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Thursday, September 29, 2022

AOTC #69 FINAL is now up “She’s a Grand Old Flag”.

It’s a bit late, but better late then never..
AOTC #69 Final is done!

Hosts: Da-Chief, 8404
Taped: 05 July 2009.

Remember you can listen to us tape these live on Sundays @ 1115 EST (1015 CST) @ http://www.corpsman.com/corpsman-com-live.html

Links from this weeks show:

VA Assistant Secretary Raises Awareness About Post-9/11 GI Bill – Public and Intergovernmental Affairs

WASHINGTON – Yesterday, L. Tammy Duckworth, the assistant secretary for public and intergovernmental affairs at the Department of Veterans Affairs, made a successful visit to Vermont to promote the Post-9/11 GI Bill and meet with veterans. “The Post-9/11 GI Bill throws open the doors of the country’s colleges and university to Veterans,” Duckworth said. “The Department of Veterans Affairs is working with those educational institutions to help Veterans improve their lives through education.” Duckworth attended an awareness-raising event at Champlain College, in Burlington, with Rep. Peter Welch. She also traveled to Rutland to participate in a roundtable discussion at the Veterans of Foreign Wars Post.

Plan would aid severely wounded combat troops – Air Force News, news from Iraq – Air Force Times

Severely wounded combat veterans who need help carrying out everyday tasks would be eligible for a new benefit, worth as much as $1,800 monthly, under a Defense Department plan that appears to be winning congressional approval. The payment would be modeled after the aid and attendance pay available to severely disabled veterans who have left active duty. In this case, payments would go to active-duty service members who suffered catastrophic injuries in combat or combat-related activities who need someone — usually a family member — to dedicate time and assistance to helping them carry out everyday tasks such as eating, showering and dressing. And, in a precedent-setting change, the payments would continue for up to 90 days after retirement or separation from the military.

Petraeus acknowledges persistence of Taliban – MarineCorpsTimes.com

CALGARY, Alberta — The head of U.S. Central Command warned Friday that the thousands of American troops surging into Afghanistan’s turbulent Helmand province to battle the Taliban are in for a tough fight. Gen. David Petraeus, best known for coordinating the troop surge in Iraq that is credited with reducing that country’s violence, cautioned that the Taliban are resilient fighters. About 68,000 American troops will be on the ground in Afghanistan by this fall — double previous numbers. That’s compared to about 2,700 Canadian soldiers. “I think you have to recognize this is an enemy that is adaptable and at times is barbaric,” he said. “[They] adjust to our tactics, techniques and procedures. We certainly do see it as an enemy that represents an ideology that does not tolerate those who do not think the way they do.”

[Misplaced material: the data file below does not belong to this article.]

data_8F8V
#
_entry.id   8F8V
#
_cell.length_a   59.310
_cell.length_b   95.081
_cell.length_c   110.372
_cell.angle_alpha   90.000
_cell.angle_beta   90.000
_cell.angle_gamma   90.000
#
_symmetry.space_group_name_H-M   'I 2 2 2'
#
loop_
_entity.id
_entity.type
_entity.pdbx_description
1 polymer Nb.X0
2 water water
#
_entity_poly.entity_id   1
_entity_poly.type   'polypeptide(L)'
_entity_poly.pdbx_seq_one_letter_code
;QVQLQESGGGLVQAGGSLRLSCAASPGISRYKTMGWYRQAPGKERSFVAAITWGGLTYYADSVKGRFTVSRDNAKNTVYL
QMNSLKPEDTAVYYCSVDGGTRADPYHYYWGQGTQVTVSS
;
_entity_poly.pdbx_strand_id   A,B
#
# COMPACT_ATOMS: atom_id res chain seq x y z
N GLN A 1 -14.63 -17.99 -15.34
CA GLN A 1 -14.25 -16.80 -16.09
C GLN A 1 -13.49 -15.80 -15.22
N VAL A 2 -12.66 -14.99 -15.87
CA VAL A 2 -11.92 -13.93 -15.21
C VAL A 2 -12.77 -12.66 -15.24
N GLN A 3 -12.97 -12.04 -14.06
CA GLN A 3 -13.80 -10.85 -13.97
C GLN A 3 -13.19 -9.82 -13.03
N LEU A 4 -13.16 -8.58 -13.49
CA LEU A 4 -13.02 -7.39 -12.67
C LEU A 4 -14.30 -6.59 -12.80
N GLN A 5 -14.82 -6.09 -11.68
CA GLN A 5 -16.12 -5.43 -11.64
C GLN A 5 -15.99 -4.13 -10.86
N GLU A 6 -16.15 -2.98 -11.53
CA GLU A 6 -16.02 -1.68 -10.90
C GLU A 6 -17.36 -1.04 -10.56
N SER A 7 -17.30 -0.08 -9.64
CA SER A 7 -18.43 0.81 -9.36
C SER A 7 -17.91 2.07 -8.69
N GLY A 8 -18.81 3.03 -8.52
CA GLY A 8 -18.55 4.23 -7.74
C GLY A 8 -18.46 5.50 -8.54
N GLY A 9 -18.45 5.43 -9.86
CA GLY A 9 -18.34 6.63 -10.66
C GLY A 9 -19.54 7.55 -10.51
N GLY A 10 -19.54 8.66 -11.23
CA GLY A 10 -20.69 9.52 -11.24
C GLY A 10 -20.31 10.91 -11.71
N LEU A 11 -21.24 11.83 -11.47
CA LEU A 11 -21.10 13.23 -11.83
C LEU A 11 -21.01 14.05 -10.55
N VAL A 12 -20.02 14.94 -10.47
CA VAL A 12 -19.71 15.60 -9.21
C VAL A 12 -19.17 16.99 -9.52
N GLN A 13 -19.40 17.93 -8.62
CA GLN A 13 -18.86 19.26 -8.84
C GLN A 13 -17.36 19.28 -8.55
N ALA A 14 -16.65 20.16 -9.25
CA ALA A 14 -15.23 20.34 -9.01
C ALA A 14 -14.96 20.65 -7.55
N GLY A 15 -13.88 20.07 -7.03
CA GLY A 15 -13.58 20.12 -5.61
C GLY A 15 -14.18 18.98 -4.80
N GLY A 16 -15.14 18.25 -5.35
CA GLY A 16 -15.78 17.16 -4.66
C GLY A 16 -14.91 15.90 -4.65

Marines continue march across Helmand – MarineCorpsTimes.com

NAWA, Afghanistan — Taliban militants were nowhere in sight as the columns of Marines walked a third straight day across southern Afghanistan. But the desert heat proved an enemy in its own right, with several troops falling victim Saturday to temperatures topping 100 degrees Fahrenheit. The Marines carry 50 to 100 pounds on their backs. But because they are marching through farmland on foot, they can’t carry nearly as much water as their thirst demands. Few even realized the date was July 4, but once word of the holiday spread through the company, several said they knew relatives would be holding lakeside celebrations — a world away from the strenuous task Bravo Company of the 1st Battalion, 5th Marine Regiment, was taking on. “Happy 4th of July, dawg. Happy America,” said Lance Corp. Vince Morales, 21, of Baytown, Texas said to one of his Marine buddies while resting under a tree during a break.